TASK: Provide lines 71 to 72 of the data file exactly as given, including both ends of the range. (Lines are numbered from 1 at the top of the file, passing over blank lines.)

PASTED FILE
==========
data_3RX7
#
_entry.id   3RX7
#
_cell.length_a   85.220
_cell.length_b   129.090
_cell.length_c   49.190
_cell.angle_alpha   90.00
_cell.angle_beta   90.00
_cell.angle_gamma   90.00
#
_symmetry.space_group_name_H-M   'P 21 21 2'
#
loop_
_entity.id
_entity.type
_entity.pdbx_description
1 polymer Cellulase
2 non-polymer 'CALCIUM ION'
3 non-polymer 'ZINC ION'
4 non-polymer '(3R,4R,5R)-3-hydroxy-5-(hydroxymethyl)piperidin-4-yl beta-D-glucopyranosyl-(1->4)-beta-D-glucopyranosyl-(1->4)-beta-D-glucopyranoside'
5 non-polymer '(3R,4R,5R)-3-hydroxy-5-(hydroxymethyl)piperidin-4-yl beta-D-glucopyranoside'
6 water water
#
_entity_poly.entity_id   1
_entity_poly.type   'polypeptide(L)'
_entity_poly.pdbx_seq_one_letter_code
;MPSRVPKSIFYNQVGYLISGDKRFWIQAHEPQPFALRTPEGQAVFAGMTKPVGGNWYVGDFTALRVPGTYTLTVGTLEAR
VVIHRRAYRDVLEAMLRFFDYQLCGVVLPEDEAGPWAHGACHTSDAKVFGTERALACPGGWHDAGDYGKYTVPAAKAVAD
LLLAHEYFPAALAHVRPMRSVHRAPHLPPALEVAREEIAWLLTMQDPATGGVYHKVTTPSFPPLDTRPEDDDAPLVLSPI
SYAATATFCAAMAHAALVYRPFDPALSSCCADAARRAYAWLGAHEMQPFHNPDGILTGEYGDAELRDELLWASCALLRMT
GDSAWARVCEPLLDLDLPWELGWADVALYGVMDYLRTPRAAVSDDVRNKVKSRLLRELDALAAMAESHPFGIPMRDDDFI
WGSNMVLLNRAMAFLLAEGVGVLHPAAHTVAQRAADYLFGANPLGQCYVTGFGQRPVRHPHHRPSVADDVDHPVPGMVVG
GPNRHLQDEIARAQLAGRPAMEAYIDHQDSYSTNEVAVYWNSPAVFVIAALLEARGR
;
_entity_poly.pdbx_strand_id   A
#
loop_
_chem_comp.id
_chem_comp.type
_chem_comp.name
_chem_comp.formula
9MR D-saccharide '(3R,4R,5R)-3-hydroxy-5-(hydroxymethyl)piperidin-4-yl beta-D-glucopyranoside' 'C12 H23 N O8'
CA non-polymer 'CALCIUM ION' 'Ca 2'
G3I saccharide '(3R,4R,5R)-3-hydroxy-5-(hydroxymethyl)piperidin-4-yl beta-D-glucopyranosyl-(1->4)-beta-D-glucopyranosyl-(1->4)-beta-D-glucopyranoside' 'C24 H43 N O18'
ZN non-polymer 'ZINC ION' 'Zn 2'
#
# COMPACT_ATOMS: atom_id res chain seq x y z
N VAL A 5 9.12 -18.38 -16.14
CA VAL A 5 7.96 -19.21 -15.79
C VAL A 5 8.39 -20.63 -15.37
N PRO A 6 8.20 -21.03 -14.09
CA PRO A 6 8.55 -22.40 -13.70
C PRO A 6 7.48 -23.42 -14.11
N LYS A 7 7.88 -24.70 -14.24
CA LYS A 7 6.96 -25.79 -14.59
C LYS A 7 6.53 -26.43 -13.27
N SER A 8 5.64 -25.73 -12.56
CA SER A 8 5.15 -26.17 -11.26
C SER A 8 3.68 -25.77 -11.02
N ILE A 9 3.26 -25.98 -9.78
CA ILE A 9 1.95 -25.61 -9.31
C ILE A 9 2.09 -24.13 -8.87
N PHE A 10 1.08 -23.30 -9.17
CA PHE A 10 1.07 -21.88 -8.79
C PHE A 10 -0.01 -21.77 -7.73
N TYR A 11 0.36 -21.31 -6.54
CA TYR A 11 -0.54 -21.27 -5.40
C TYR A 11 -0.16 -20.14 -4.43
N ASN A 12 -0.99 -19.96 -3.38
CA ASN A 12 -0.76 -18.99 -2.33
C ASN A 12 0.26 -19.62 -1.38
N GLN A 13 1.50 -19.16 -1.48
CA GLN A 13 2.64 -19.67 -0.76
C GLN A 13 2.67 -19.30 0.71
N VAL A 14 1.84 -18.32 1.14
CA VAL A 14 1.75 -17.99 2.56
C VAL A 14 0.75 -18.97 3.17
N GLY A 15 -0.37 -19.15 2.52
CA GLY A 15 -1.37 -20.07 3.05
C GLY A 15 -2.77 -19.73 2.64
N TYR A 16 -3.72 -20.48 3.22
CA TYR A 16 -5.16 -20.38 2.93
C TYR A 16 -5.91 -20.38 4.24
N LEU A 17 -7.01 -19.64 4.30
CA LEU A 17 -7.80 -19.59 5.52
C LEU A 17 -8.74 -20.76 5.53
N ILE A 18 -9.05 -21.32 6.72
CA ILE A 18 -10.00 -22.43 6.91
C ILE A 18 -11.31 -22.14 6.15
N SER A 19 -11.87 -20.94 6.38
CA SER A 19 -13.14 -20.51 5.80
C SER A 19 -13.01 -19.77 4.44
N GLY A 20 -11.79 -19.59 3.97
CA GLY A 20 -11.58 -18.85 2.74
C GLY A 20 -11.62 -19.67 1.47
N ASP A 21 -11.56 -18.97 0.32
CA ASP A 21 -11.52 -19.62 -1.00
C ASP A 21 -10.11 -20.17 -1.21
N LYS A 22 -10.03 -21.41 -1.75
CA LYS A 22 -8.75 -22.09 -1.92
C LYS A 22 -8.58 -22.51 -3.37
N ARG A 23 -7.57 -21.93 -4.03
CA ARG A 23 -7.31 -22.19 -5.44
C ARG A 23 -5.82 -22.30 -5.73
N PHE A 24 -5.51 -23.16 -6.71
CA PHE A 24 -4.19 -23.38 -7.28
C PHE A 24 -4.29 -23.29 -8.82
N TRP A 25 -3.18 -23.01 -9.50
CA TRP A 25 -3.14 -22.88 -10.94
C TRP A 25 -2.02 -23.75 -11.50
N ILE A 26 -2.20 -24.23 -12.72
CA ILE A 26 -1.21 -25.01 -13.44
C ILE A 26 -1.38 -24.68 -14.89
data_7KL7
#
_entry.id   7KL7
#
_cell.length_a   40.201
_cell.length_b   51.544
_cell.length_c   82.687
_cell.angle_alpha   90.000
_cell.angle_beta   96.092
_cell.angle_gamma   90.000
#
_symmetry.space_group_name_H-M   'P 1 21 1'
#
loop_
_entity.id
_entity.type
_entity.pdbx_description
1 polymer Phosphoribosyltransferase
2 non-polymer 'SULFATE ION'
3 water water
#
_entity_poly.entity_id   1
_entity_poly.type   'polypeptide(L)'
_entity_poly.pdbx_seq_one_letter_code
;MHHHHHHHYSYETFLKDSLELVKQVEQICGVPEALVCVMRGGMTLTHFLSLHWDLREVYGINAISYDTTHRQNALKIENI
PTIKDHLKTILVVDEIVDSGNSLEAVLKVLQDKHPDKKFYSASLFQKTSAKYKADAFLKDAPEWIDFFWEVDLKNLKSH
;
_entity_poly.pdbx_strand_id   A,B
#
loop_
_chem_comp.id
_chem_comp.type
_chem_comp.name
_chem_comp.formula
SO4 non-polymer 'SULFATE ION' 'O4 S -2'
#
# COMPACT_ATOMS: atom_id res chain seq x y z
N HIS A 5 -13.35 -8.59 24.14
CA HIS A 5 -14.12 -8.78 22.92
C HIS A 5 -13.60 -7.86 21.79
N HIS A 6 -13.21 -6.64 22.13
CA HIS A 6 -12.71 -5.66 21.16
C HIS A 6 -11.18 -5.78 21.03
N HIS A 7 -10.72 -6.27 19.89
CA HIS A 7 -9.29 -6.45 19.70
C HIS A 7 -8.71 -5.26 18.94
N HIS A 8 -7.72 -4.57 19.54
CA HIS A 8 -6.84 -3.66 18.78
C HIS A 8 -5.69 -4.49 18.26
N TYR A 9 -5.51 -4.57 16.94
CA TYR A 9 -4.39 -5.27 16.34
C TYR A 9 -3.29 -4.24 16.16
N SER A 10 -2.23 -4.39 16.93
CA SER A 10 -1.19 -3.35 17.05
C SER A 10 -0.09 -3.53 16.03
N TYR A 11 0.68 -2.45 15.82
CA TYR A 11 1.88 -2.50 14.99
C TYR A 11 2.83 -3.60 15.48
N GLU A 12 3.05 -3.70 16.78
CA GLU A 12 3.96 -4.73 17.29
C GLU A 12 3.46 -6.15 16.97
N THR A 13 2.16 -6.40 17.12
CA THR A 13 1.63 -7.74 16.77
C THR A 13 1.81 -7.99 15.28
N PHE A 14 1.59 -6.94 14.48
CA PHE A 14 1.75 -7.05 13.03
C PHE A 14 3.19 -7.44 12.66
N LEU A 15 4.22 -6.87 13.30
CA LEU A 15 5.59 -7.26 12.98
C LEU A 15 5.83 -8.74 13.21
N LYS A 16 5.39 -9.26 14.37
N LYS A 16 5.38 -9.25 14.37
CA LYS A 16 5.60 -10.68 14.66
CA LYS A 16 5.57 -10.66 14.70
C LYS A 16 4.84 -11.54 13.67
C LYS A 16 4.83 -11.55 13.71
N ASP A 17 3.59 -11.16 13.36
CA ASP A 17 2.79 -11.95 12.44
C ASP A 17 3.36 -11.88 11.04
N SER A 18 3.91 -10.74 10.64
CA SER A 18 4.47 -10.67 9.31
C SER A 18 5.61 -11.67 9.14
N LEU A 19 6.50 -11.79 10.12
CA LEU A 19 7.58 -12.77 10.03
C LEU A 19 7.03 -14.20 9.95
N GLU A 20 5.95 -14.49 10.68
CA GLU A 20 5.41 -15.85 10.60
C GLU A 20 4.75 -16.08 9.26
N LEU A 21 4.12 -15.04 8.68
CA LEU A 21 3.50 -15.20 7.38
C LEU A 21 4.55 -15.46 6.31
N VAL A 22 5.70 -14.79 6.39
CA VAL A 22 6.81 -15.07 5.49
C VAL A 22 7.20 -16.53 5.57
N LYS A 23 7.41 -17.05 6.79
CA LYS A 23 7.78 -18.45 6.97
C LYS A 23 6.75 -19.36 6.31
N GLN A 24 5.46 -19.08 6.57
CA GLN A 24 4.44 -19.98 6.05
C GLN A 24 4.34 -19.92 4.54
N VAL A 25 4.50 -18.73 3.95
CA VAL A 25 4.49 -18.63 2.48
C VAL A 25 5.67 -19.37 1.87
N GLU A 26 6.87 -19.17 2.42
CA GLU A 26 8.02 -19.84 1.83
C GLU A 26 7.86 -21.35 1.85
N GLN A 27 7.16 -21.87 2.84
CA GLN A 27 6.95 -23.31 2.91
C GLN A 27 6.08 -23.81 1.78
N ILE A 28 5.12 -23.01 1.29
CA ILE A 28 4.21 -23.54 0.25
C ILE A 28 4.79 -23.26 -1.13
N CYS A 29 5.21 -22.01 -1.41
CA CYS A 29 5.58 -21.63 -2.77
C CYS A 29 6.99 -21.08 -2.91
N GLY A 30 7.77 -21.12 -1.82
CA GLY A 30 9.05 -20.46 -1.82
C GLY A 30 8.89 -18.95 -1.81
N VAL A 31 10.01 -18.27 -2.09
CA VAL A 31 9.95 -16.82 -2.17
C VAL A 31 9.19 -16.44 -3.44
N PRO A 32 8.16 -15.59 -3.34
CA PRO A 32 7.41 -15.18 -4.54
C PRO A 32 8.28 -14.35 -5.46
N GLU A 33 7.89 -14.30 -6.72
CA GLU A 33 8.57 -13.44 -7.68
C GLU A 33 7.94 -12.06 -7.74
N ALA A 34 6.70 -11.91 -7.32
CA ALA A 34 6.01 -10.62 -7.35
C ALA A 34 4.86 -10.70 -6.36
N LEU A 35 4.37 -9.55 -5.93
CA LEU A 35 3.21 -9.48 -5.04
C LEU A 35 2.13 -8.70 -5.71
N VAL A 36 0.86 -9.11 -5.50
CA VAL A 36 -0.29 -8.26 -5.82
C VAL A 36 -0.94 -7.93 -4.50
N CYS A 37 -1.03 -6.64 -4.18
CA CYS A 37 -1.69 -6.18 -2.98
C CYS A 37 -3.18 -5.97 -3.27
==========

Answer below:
CA ASN A 12 -0.76 -18.99 -2.33
C ASN A 12 0.26 -19.62 -1.38